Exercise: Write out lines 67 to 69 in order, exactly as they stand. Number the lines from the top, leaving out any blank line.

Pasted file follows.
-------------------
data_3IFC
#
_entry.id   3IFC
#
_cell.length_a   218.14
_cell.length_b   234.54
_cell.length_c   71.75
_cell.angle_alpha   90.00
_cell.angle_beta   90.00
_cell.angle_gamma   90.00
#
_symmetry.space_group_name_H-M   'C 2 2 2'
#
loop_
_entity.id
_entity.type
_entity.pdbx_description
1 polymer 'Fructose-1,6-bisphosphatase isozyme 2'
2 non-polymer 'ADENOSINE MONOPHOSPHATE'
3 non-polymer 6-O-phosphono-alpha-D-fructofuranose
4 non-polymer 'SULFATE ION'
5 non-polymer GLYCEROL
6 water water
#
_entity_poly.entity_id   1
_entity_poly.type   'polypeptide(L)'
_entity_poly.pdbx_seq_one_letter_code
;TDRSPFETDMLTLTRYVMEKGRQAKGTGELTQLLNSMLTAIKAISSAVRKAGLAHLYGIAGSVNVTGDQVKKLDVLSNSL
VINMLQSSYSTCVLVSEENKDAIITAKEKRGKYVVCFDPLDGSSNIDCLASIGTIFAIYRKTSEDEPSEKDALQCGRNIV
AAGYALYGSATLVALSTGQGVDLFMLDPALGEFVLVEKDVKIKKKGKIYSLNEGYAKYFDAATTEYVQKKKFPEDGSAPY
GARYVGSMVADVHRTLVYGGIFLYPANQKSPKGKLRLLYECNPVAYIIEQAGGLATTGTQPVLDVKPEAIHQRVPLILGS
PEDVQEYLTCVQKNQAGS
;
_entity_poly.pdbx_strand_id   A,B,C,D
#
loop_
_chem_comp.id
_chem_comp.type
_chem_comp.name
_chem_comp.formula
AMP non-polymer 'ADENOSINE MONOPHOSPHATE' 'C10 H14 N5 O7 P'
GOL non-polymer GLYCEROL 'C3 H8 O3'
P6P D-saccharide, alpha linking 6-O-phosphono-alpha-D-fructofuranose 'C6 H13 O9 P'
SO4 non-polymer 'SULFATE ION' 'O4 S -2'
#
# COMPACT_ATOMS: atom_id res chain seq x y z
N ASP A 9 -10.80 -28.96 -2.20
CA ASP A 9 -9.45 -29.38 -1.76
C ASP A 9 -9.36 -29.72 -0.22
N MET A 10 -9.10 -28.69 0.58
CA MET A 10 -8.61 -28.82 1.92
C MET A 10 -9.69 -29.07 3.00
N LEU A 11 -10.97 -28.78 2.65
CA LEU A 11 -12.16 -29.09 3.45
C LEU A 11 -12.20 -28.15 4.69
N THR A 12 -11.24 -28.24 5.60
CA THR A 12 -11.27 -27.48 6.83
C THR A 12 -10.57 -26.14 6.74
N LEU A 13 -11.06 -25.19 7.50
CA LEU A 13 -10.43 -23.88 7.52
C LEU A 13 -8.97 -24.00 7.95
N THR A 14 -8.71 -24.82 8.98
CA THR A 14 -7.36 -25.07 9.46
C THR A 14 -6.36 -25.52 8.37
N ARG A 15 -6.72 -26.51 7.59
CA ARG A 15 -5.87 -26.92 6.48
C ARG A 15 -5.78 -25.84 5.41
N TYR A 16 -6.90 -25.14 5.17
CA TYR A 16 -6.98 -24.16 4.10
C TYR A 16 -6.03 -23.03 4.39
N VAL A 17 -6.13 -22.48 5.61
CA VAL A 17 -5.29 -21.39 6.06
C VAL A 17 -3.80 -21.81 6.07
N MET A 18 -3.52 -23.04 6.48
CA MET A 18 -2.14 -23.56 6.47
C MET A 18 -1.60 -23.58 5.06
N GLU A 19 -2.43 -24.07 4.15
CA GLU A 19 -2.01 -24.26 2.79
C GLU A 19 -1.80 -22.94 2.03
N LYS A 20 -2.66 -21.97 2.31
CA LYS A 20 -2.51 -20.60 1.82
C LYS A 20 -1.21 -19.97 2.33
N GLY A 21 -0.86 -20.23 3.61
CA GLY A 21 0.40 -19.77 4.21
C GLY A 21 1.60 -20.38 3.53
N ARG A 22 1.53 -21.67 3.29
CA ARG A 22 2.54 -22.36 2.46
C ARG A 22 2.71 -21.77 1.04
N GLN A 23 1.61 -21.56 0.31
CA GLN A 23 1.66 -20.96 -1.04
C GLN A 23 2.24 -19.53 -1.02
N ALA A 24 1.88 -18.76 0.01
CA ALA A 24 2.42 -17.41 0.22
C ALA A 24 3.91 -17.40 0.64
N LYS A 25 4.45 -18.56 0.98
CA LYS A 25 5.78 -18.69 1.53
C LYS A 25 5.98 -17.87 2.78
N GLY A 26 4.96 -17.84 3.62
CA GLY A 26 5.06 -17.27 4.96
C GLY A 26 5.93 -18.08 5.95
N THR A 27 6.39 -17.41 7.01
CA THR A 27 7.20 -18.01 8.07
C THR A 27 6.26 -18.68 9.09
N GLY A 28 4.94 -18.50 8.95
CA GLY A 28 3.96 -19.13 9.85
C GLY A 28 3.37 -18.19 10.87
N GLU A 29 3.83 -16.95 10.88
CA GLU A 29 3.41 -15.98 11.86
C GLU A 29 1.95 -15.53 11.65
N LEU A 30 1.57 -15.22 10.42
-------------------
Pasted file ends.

C ARG A 15 -5.78 -25.84 5.41
N TYR A 16 -6.90 -25.14 5.17
CA TYR A 16 -6.98 -24.16 4.10